Sunday Tribune

DA’S ‘Big 5 Plan’ can turn KZN around

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- Ann Mcdonnell

THE DA’S focus in Kwazulu-natal is to prepare to govern the province, grow the economy and create jobs. This last point is urgent in a province of 11.4 million people where three million are out of work, many of them young matriculan­ts and graduates.

To quote Graham & De Lannoy’s 2016 youth unemployme­nt article: “South Africa’s youth unemployme­nt rates are now considered chronic. Figures show about 48% of South Africans between 15 and 34 were unemployed in the third quarter.”

The province’s R2.78 billion budget for Economic Developmen­t, Tourism and Environmen­tal Affairs (Edtea) – recently tabled in the KZN legislatur­e – in no way addresses this crisis.

With an increase just within the current inflation percentage, MEC Sihle Zikalala will have to do more with less. This from a department that has job creation as its core mandate.

Slogans and politics do not grow the economy. Gear, the NDP, Asgisa and others have all failed.

They are all just plans to make plans that never materialis­e.

Now we have a new one: radical economic transforma­tion.

In contrast, the DA has five viable focus areas that can blast KZN’S stagnant growth rate and create jobs.

This “Big 5” centres on strong, unselfish leadership, a strategic industrial policy, growth in the maritime industry, proper budget usage and small business developmen­t.

KZN needs strong leadership with integrity aimed at improving the lives of all residents. Instead, we see a select few continuing to benefit from the politics of patronage.

Then there is the damage done through unclear political messaging that is confusing and destructiv­e. Irresponsi­ble rhetoric damages growth and a divided ANC must, for the sake of the unemployed, talk the same language at all times.

1 A strategic industrial policy must be aimed at protecting new industries we wish to grow – such as vehicle assembly and the clothing industry.

2 Perhaps most exciting is the potential of the province’s maritime economy. This will require economic rather than political decisions, leveraging our ports of Durban and Richards Bay.

Both ports are well run and positioned to become the biggest, busiest ports on the continent. Clear and focused policy can unlock huge developmen­ts in and around them in terms of repair, building and the biggest gap – transit into Africa for containers and goods.

The biggest issue for importers and exporters is the speed of the port operators. To create the right conditions for our ports to become Africa’s best, we must also develop rail and road linkages.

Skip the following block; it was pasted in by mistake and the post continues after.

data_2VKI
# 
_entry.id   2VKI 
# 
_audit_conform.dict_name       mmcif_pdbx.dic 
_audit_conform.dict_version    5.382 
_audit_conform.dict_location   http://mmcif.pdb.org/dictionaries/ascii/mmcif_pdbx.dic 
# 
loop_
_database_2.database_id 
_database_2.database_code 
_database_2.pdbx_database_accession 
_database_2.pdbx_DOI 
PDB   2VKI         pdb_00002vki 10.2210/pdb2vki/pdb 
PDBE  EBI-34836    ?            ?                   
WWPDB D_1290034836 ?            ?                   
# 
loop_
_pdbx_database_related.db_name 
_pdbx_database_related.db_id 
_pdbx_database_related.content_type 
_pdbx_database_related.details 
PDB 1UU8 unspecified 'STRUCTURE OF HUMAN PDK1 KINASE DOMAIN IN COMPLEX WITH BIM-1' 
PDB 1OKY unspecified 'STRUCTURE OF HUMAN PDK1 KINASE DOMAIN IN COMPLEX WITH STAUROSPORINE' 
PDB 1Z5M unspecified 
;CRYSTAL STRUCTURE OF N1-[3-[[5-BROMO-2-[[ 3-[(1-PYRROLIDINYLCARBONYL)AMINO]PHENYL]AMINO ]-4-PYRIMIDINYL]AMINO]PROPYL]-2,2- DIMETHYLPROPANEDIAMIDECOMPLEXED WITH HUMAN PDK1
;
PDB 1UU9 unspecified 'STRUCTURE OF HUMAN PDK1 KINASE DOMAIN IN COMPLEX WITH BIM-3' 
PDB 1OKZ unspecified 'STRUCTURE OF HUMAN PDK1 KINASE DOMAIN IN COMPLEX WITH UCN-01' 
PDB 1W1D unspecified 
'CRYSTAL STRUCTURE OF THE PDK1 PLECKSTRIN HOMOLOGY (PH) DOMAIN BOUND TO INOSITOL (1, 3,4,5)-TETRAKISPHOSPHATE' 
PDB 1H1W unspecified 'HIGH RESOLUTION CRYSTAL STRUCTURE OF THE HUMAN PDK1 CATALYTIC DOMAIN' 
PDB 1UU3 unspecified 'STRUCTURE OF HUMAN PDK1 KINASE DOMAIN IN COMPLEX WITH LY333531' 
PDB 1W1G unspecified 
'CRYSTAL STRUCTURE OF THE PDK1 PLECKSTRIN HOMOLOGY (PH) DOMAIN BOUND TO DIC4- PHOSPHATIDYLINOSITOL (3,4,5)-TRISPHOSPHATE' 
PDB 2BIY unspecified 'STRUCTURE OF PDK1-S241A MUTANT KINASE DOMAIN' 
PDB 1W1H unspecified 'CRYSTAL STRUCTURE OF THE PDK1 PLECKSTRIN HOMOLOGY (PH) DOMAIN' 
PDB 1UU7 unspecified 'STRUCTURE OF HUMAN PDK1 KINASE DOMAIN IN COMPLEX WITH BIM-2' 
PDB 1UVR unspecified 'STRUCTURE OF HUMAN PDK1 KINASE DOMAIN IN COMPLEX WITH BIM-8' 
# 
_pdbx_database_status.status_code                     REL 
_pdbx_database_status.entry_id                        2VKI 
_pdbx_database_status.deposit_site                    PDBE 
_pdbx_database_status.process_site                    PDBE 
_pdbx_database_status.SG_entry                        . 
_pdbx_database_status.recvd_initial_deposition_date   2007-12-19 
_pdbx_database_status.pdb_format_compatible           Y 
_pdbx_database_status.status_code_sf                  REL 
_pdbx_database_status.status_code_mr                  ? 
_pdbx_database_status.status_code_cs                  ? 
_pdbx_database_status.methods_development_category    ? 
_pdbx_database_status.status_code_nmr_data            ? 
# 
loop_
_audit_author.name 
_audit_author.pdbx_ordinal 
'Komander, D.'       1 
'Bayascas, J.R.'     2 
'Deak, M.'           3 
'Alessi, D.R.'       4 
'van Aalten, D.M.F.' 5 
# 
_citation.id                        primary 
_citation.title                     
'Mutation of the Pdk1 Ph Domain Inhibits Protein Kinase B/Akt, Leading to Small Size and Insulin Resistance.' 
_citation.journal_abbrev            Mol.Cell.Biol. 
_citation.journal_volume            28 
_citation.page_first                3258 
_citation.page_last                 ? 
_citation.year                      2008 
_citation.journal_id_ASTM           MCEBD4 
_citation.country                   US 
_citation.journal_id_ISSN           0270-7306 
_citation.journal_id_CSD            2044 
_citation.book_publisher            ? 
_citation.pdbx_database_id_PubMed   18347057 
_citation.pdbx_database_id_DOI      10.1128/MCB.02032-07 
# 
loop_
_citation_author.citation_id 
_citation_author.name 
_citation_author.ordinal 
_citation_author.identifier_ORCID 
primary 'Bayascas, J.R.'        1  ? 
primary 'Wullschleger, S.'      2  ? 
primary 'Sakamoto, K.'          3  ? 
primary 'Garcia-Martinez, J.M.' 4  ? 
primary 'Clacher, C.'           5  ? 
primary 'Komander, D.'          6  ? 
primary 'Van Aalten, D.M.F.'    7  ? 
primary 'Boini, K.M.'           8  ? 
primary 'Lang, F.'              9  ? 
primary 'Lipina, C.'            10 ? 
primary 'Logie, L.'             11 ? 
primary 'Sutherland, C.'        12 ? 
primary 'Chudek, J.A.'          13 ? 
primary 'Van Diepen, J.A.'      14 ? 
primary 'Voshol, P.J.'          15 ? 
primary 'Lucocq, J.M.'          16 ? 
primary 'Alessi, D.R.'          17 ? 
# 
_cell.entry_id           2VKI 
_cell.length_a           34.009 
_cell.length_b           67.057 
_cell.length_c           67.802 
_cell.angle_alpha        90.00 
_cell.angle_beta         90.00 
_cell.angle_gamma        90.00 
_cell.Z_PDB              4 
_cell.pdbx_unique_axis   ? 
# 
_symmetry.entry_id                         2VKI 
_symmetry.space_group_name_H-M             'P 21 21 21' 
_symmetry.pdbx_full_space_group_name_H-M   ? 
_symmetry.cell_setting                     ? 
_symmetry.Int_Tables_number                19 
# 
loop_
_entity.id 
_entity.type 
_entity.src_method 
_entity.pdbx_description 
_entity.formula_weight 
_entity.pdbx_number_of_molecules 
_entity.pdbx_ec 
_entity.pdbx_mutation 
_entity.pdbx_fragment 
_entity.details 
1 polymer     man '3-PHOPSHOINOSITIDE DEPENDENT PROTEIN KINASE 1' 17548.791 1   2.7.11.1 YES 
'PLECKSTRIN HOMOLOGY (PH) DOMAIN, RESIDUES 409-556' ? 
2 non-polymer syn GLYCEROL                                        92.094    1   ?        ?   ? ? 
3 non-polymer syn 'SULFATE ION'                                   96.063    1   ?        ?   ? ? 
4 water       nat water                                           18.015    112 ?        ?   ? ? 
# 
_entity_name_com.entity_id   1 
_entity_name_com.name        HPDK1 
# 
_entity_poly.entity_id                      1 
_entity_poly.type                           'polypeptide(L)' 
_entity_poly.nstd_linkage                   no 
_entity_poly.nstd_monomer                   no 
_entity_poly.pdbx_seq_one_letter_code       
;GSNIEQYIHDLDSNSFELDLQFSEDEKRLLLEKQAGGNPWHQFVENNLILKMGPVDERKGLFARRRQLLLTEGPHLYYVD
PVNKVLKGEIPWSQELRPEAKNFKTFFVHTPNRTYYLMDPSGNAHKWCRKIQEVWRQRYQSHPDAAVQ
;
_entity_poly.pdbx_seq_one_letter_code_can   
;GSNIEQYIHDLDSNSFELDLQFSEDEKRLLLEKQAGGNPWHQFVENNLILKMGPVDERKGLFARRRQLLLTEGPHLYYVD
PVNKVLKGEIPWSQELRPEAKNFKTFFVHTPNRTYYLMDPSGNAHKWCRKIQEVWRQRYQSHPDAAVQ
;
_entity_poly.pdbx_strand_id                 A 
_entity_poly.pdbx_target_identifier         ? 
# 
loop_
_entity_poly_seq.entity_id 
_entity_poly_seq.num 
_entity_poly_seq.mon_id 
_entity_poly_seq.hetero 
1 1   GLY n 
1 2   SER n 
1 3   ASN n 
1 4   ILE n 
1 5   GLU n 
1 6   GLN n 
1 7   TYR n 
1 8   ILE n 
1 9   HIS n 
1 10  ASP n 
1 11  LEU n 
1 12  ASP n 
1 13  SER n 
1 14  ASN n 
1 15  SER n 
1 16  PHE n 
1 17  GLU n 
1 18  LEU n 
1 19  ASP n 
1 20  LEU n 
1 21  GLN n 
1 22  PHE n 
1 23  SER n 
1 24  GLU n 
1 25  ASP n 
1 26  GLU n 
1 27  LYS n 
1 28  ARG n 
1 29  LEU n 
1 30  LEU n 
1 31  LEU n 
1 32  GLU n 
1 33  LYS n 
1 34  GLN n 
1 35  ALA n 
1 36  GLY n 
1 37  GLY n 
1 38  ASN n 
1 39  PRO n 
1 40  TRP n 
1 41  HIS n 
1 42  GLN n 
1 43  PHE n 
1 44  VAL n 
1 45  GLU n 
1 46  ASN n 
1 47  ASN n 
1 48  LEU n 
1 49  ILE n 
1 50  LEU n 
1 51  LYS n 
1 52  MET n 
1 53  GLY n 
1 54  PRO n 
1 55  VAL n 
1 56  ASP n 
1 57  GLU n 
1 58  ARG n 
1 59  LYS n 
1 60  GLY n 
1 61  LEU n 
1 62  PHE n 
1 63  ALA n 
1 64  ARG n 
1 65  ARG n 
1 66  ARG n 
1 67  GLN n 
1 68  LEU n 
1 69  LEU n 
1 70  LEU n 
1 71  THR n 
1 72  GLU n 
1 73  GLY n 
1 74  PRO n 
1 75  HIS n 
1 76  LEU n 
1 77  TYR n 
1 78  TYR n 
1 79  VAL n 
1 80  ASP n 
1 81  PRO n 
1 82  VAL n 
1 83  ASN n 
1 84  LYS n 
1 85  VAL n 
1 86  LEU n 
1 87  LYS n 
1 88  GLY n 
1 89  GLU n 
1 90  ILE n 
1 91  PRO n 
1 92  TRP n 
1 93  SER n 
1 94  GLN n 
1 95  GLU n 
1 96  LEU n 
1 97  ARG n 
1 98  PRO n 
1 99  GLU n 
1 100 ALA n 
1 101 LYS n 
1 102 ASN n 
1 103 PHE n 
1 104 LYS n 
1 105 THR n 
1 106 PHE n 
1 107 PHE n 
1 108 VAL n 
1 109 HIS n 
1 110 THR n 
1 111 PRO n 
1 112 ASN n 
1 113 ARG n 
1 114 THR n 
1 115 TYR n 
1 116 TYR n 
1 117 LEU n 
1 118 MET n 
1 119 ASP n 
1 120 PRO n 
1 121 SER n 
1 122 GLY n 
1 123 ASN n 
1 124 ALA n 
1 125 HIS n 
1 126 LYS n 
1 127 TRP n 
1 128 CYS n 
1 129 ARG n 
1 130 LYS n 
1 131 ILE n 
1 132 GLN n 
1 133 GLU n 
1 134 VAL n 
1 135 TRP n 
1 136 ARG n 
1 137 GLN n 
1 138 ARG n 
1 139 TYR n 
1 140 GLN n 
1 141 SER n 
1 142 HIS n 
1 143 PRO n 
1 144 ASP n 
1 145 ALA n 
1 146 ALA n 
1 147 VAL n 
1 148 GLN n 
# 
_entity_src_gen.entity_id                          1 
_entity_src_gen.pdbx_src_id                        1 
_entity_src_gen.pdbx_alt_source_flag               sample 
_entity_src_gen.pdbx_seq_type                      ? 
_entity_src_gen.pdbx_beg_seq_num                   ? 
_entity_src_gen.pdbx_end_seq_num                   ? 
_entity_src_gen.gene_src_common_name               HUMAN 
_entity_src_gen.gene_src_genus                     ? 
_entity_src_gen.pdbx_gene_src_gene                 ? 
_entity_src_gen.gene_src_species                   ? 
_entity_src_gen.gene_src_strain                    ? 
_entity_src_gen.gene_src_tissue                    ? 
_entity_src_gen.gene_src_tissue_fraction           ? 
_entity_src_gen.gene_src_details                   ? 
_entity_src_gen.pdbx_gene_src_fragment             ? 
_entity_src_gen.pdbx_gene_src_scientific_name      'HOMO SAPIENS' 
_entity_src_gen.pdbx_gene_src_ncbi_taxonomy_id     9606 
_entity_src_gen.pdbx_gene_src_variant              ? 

3 Training and upskilling of our mainly young unemployed is another appealing opportunit­y in this industry. Teaching skills for jobs that are being created brings true empowermen­t and economic freedom.

4 The province’s nine entities under the EDTEA portfolio cost KZN R40-r50million a year. Rationalis­ation must happen. Entities of this legislatur­e must be drivers of growth, not just donors of great positions and benefits for cadres.

Proper budget usage is also critical in the case of KZN Ezemvelo Wildlife. This once-proud entity has all but collapsed. The process of commercial­isation was started by the former board and MEC. Unfortunat­ely, political reshufflin­g put a stop to any progress aimed at reawakenin­g the potential our natural heritage has to offer.

By far the quickest, yet most difficult and vital part of the DA plan to grow KZN’S economy, and therefore employment, is in the developmen­t of small business, especially in tourism and hospitalit­y.

5 Known as a key job creator, this sector also has the worst sustainabi­lity record. What this focus area needs is fast, reliable and affordable broadband while start-ups also need on-the-ground support. Not much progress has been made in addressing poverty, unemployme­nt and inequality since the start of this legislatur­e’s term three years ago, or even since the dawn of democracy.

One of the main reasons for this is that the only requiremen­t for a job in government is ANC membership, not competence. So we fail our people.

The DA is committed to focus, transparen­cy and being accountabl­e. We will stand by these values as we prepare to govern KZN in 2019.

• Mcdonnell is the DA KZN spokespers­on on economic developmen­t, tourism and environmen­tal affairs.

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